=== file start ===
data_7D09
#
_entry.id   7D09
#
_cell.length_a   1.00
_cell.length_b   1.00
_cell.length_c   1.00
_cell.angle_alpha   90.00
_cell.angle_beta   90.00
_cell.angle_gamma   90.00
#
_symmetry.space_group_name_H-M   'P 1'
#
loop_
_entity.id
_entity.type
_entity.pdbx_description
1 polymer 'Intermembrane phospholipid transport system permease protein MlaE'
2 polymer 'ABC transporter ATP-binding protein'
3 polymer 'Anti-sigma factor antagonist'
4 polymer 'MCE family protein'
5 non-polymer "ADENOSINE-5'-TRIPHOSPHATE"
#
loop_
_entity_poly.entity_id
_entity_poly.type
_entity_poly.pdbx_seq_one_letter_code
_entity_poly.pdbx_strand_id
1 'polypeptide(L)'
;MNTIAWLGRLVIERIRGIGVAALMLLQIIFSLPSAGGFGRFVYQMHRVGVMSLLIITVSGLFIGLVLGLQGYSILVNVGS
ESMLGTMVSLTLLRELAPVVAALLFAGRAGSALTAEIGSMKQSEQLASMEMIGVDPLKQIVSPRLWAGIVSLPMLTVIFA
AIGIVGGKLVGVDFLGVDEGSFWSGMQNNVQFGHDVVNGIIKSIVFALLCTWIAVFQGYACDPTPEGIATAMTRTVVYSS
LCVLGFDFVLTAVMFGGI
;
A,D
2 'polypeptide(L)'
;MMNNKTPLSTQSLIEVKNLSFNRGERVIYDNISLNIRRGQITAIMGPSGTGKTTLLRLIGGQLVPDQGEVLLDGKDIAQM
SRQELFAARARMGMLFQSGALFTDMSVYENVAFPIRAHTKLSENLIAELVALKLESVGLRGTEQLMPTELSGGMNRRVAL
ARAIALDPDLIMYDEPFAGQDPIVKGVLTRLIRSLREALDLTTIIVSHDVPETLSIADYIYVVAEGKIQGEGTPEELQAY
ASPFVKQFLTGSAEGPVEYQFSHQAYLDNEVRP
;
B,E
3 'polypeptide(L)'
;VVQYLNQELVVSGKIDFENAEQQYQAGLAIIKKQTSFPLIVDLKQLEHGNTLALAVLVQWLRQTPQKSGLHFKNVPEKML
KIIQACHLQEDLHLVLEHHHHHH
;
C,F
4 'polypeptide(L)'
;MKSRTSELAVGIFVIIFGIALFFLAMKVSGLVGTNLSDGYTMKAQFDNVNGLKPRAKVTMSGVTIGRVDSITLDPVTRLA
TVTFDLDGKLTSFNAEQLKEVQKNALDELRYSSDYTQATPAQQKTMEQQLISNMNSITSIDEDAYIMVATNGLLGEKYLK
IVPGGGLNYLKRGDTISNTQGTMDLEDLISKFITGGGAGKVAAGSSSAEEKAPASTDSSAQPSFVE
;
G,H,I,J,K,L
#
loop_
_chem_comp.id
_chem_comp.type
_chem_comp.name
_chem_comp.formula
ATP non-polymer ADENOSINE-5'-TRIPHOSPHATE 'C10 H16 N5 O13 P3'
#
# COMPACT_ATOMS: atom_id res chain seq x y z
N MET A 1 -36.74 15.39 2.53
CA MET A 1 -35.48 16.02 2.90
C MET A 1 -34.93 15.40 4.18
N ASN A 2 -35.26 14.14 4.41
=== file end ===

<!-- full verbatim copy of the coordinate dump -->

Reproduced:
data_7D09
#
_entry.id   7D09
#
_cell.length_a   1.00
_cell.length_b   1.00
_cell.length_c   1.00
_cell.angle_alpha   90.00
_cell.angle_beta   90.00
_cell.angle_gamma   90.00
#
_symmetry.space_group_name_H-M   'P 1'
#
loop_
_entity.id
_entity.type
_entity.pdbx_description
1 polymer 'Intermembrane phospholipid transport system permease protein MlaE'
2 polymer 'ABC transporter ATP-binding protein'
3 polymer 'Anti-sigma factor antagonist'
4 polymer 'MCE family protein'
5 non-polymer "ADENOSINE-5'-TRIPHOSPHATE"
#
loop_
_entity_poly.entity_id
_entity_poly.type
_entity_poly.pdbx_seq_one_letter_code
_entity_poly.pdbx_strand_id
1 'polypeptide(L)'
;MNTIAWLGRLVIERIRGIGVAALMLLQIIFSLPSAGGFGRFVYQMHRVGVMSLLIITVSGLFIGLVLGLQGYSILVNVGS
ESMLGTMVSLTLLRELAPVVAALLFAGRAGSALTAEIGSMKQSEQLASMEMIGVDPLKQIVSPRLWAGIVSLPMLTVIFA
AIGIVGGKLVGVDFLGVDEGSFWSGMQNNVQFGHDVVNGIIKSIVFALLCTWIAVFQGYACDPTPEGIATAMTRTVVYSS
LCVLGFDFVLTAVMFGGI
;
A,D
2 'polypeptide(L)'
;MMNNKTPLSTQSLIEVKNLSFNRGERVIYDNISLNIRRGQITAIMGPSGTGKTTLLRLIGGQLVPDQGEVLLDGKDIAQM
SRQELFAARARMGMLFQSGALFTDMSVYENVAFPIRAHTKLSENLIAELVALKLESVGLRGTEQLMPTELSGGMNRRVAL
ARAIALDPDLIMYDEPFAGQDPIVKGVLTRLIRSLREALDLTTIIVSHDVPETLSIADYIYVVAEGKIQGEGTPEELQAY
ASPFVKQFLTGSAEGPVEYQFSHQAYLDNEVRP
;
B,E
3 'polypeptide(L)'
;VVQYLNQELVVSGKIDFENAEQQYQAGLAIIKKQTSFPLIVDLKQLEHGNTLALAVLVQWLRQTPQKSGLHFKNVPEKML
KIIQACHLQEDLHLVLEHHHHHH
;
C,F
4 'polypeptide(L)'
;MKSRTSELAVGIFVIIFGIALFFLAMKVSGLVGTNLSDGYTMKAQFDNVNGLKPRAKVTMSGVTIGRVDSITLDPVTRLA
TVTFDLDGKLTSFNAEQLKEVQKNALDELRYSSDYTQATPAQQKTMEQQLISNMNSITSIDEDAYIMVATNGLLGEKYLK
IVPGGGLNYLKRGDTISNTQGTMDLEDLISKFITGGGAGKVAAGSSSAEEKAPASTDSSAQPSFVE
;
G,H,I,J,K,L
#
loop_
_chem_comp.id
_chem_comp.type
_chem_comp.name
_chem_comp.formula
ATP non-polymer ADENOSINE-5'-TRIPHOSPHATE 'C10 H16 N5 O13 P3'
#
# COMPACT_ATOMS: atom_id res chain seq x y z
N MET A 1 -36.74 15.39 2.53
CA MET A 1 -35.48 16.02 2.90
C MET A 1 -34.93 15.40 4.18
N ASN A 2 -35.26 14.14 4.41